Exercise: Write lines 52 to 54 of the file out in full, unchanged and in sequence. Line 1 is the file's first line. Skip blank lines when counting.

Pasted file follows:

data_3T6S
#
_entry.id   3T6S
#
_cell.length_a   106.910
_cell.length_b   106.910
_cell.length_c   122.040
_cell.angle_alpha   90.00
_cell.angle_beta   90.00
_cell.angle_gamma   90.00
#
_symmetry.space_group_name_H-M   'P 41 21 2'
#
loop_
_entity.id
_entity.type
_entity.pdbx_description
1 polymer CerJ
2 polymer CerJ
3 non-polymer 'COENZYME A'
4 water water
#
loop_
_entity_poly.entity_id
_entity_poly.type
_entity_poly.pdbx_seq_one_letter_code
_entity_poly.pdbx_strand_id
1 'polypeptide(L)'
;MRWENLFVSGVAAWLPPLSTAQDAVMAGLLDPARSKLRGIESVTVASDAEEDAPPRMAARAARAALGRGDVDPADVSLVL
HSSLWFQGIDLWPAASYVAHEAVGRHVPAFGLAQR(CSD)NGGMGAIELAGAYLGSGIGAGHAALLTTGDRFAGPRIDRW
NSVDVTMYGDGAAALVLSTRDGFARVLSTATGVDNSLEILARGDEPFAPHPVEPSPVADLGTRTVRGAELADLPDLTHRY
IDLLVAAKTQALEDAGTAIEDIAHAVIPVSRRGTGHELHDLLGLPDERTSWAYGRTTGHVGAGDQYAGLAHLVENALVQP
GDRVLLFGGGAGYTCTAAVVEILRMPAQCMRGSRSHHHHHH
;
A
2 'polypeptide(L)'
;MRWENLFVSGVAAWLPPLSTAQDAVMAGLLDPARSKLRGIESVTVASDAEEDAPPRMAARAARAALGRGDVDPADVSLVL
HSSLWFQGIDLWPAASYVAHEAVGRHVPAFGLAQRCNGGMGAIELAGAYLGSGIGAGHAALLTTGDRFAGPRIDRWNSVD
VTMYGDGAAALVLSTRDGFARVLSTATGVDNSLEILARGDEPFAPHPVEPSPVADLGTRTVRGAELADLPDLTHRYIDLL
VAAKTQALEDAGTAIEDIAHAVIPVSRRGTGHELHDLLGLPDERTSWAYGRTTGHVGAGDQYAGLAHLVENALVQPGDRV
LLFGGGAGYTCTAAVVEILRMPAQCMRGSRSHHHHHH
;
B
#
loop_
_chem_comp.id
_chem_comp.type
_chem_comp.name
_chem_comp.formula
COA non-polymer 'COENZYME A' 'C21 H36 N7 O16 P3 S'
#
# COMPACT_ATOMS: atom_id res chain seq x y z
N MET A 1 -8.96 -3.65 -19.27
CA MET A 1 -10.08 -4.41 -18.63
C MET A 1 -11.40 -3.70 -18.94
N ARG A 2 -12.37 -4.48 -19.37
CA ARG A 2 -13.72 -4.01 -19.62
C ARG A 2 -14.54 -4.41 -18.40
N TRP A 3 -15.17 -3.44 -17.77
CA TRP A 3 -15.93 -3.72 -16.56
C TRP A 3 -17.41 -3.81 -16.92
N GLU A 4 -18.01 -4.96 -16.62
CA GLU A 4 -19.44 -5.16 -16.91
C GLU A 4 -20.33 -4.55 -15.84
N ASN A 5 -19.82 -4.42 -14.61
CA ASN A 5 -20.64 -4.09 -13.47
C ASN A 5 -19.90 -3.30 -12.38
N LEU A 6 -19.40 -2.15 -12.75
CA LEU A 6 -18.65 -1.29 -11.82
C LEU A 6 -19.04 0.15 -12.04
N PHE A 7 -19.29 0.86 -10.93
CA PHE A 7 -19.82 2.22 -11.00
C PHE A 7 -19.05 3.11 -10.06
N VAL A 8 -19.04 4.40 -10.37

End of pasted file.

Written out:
# COMPACT_ATOMS: atom_id res chain seq x y z
N MET A 1 -8.96 -3.65 -19.27
CA MET A 1 -10.08 -4.41 -18.63